Once businesses evaluate how the above characteristics affect their IIoT applications, they’ll be able to determine where their data should be processed, stored and transported.  Most modern industrial processes require real-time analysis, meaning it should be done locally in edge data centers rather than the analysis taking place in offsite cloud platforms.

While the hype around edge computing has been growing across industries for years now, there’s no denying that the COVID-19 pandemic is acting as a forcing function to get industrial companies more interested in the benefits edge computing provides in supporting remote operations, real-time control and enhanced data-crunching capabilities.

While real-time processing and analytics are a must for most businesses these days, bandwidth, network capacity and cost are also large factors that are driving more industrial companies to the edge as they realize the benefits that enhanced real-time control offers enterprises in today’s increasingly complex environment. Analytic results and additional process data may then be transported and stored elsewhere for record keeping, such as traceability and compliance.

COVID-19 Accelerates the Industrial Edge

As we rely more heavily on IIoT applications, industrial enterprises will require storage and processing solutions that support the agility and efficiency needed in today’s increasingly complex and challenging business environment. They’re turning to edge computing to do just that. In fact, a recent Frost & Sullivan report found that 90% of industrial enterprises will utilize edge computing by 2022. That’s a dramatic shift from a few years ago when the vast majority of enterprises didn’t account for edge in their IT strategies.

While the hype around edge computing has been growing across industries for years now, there’s no denying that the COVID-19 pandemic is acting as a forcing function to get industrial companies more interested in the benefits edge computing provides in supporting remote operations, real-time control and enhanced data-crunching capabilities. We predict that as we get deeper into the Industry 4.0 era, the industrial edge will only continue to accelerate.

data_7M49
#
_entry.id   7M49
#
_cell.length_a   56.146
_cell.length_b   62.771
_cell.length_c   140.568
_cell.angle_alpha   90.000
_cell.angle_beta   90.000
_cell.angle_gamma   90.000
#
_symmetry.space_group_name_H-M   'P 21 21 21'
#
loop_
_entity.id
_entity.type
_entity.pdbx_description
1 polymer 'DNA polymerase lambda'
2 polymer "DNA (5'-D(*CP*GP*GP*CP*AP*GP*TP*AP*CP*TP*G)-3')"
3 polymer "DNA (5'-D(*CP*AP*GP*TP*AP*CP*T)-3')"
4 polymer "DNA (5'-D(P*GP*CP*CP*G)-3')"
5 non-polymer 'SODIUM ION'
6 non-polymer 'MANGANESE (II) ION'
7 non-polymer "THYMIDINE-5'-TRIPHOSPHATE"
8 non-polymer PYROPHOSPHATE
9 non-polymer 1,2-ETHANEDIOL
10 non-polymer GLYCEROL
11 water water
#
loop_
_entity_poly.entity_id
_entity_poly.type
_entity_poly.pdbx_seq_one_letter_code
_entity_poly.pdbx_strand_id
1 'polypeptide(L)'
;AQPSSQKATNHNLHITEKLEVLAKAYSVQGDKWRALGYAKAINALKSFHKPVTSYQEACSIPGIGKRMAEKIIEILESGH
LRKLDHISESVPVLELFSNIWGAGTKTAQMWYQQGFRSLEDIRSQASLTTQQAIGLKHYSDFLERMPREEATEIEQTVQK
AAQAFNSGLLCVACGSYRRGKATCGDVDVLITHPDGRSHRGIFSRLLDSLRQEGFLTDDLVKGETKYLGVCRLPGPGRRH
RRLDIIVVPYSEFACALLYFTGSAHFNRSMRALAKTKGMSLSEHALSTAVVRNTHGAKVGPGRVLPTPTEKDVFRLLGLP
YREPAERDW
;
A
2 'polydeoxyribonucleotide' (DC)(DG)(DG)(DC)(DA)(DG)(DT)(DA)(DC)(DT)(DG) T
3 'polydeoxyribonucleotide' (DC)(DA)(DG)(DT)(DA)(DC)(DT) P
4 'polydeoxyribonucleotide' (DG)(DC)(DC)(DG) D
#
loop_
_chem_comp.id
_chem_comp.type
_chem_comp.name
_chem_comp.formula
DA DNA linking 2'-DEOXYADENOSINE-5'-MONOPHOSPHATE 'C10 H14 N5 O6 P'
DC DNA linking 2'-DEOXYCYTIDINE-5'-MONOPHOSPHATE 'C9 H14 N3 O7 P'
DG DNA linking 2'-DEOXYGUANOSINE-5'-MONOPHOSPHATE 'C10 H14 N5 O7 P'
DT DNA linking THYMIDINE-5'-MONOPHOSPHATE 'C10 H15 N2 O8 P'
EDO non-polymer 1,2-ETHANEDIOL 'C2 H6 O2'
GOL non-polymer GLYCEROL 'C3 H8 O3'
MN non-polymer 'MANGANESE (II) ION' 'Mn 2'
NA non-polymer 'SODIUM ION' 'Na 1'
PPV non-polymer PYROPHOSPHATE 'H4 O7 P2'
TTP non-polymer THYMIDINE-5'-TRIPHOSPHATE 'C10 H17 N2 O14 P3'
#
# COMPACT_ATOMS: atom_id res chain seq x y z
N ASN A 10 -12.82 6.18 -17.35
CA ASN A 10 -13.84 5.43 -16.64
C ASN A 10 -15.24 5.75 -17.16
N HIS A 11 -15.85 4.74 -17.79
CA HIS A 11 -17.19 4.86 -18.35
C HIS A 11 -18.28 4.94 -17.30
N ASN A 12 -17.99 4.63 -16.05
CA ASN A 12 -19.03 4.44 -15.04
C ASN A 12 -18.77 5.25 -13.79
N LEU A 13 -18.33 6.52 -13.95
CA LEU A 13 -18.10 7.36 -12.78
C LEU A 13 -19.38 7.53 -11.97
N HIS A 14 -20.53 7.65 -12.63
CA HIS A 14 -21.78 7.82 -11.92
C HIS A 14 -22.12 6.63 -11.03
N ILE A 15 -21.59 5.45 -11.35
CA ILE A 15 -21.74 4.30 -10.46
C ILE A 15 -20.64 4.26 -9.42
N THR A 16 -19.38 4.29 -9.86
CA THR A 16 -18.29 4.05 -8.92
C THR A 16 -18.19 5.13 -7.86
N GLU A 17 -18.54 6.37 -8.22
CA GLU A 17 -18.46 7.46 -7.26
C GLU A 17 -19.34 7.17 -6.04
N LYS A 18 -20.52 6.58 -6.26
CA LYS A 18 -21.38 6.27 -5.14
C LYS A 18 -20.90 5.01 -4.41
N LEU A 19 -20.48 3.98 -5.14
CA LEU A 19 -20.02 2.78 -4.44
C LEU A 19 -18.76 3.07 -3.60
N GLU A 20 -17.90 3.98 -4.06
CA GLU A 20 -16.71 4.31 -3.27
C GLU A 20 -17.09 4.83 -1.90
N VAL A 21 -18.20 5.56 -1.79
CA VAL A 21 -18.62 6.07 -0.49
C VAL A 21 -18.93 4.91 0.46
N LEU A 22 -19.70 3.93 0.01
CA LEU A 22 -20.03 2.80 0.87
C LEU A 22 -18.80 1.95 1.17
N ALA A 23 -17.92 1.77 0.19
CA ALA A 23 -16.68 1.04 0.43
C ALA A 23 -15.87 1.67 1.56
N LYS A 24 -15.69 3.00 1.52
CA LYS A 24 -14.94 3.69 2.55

Manufacturers are operating in two different domains – the edge control layer, where data is analyzed and decisions are made in real-time, and the apps and analytics layer using Cloud, where data is gathered to create data lakes that can be mined to create further insights and comparisons.

To address the challenges brought on by Industry 4.0 – and those that were accelerated because of the COVID-19 pandemic – manufacturers should consider leaning more heavily into the industrial edge to improve real-time analysis, reduce latency and improve the amount of data being processed from across the enterprise. By combining the computing power of the apps and analytics layer with the speed of the edge layer, manufacturers can access high-quality insights in real-time to improve reliability, efficiency and, ultimately, operational profitability.

Carsten Baumann is Director of Strategic Initiatives and Solution Architect at Schneider Electric.